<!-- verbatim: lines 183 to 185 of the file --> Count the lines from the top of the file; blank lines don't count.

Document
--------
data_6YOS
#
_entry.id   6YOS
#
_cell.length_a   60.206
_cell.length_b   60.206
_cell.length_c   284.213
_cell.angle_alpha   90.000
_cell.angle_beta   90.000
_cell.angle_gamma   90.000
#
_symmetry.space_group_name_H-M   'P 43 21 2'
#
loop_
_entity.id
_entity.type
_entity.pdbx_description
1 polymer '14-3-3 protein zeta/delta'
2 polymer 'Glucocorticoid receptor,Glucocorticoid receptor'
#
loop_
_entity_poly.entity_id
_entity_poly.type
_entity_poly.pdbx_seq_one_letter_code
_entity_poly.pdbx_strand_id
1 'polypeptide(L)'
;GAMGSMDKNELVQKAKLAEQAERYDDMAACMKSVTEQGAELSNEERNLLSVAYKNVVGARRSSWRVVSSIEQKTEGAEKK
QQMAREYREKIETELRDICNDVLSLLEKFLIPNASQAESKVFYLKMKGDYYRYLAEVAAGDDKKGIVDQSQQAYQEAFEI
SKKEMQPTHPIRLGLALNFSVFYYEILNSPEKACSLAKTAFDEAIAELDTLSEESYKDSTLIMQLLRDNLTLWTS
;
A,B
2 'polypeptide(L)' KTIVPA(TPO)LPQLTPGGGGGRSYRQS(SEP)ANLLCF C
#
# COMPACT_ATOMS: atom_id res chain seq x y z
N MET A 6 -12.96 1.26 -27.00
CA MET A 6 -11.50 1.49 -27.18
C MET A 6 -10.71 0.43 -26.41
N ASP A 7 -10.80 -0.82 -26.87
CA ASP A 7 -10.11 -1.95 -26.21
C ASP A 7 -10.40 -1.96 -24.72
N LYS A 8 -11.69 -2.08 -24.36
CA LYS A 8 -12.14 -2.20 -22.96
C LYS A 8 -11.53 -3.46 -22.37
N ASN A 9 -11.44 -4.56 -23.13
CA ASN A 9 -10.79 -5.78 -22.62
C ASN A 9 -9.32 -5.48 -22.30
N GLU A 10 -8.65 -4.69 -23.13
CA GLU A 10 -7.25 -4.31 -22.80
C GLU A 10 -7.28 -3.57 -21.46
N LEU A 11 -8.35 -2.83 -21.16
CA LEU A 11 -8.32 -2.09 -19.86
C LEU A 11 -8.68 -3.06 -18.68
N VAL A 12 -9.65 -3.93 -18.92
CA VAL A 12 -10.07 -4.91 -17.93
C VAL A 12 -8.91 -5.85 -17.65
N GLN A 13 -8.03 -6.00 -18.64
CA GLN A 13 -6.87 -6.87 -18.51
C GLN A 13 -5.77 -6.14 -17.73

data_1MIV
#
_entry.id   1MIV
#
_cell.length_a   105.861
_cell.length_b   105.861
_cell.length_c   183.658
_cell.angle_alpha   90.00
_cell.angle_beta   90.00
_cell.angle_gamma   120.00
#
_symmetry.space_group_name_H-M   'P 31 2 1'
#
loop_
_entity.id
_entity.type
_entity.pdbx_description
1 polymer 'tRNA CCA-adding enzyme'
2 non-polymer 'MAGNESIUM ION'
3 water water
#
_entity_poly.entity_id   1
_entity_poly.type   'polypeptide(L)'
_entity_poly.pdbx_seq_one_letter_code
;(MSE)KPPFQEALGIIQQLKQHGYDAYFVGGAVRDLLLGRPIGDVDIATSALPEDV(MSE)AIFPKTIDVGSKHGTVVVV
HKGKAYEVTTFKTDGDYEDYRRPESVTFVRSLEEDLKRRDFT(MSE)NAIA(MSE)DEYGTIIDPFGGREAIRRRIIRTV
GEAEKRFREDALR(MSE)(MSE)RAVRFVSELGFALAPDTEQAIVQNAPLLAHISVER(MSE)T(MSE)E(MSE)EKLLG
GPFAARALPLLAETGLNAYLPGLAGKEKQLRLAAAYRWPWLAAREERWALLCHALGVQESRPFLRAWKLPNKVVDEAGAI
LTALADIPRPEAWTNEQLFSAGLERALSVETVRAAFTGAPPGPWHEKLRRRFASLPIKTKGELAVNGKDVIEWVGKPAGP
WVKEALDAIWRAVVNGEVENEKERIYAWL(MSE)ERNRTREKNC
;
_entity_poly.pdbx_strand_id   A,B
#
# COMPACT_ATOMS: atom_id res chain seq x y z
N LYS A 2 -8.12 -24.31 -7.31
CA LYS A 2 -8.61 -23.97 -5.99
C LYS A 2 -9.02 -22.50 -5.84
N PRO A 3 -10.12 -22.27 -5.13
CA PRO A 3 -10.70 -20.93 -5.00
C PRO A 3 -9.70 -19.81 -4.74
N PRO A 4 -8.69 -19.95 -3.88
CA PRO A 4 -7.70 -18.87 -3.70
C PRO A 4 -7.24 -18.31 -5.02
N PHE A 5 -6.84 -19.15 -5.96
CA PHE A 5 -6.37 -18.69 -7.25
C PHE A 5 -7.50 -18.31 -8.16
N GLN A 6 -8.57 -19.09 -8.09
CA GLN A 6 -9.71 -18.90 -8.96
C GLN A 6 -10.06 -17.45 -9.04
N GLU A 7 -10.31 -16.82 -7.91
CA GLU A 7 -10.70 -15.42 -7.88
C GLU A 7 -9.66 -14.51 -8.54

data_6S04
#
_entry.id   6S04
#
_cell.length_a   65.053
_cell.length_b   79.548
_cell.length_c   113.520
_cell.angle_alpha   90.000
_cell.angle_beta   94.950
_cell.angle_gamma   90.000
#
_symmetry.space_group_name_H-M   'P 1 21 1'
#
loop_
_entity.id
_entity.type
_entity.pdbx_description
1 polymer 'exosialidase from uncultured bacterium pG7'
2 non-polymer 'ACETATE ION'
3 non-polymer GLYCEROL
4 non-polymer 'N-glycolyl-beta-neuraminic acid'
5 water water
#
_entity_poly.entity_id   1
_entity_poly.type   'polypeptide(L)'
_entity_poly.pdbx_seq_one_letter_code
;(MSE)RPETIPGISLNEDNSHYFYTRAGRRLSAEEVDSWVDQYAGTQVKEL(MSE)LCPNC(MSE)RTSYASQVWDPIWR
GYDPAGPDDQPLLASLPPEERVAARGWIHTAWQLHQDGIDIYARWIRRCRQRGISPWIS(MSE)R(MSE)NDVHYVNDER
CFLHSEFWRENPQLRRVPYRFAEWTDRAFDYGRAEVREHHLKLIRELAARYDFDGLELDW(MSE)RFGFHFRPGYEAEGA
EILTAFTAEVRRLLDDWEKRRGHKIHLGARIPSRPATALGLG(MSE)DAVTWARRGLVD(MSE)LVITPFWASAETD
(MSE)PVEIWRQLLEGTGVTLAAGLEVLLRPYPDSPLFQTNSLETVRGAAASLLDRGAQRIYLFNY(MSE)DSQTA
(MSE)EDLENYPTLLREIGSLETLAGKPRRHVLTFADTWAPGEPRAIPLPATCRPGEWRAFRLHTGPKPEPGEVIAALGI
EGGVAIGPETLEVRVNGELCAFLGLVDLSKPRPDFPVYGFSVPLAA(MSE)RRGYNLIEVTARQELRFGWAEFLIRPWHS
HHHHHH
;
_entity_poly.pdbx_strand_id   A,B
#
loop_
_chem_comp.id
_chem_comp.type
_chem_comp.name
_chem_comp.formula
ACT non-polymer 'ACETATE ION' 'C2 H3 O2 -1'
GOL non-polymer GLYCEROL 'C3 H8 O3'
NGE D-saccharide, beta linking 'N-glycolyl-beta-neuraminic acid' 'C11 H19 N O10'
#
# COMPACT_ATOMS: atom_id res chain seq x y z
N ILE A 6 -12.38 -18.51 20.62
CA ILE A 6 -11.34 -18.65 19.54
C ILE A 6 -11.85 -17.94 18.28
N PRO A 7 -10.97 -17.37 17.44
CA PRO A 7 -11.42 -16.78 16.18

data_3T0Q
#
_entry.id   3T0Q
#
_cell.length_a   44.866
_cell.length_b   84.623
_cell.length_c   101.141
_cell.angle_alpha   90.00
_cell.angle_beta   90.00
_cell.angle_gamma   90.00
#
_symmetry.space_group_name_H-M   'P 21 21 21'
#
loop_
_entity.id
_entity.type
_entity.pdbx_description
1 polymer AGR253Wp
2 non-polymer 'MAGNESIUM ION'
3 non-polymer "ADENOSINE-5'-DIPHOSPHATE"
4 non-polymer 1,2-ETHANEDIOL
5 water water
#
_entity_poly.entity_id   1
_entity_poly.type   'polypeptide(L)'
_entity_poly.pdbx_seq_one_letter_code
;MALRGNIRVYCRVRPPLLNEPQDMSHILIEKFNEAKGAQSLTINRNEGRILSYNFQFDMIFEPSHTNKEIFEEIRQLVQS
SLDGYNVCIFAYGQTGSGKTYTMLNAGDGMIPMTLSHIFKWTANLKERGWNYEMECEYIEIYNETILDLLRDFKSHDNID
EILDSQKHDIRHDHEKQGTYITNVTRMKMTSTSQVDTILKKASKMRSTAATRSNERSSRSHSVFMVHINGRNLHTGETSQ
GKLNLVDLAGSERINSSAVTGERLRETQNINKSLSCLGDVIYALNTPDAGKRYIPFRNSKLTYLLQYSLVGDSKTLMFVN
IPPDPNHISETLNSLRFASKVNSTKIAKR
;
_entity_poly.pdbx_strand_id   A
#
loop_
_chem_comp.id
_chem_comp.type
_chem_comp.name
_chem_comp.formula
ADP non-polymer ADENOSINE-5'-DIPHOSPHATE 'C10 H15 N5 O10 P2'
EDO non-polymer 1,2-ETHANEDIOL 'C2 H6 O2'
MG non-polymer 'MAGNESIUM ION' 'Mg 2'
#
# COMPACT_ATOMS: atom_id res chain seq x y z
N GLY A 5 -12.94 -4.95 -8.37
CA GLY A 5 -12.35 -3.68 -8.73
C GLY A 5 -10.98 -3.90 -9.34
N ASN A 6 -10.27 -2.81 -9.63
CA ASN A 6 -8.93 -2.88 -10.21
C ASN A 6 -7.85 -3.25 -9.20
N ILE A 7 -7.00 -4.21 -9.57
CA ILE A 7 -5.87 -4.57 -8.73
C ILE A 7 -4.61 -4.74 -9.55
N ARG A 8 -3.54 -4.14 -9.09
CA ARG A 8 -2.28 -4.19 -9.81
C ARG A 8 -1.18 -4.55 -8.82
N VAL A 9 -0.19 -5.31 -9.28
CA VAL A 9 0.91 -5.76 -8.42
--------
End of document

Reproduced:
4 non-polymer 1,2-ETHANEDIOL
5 water water
#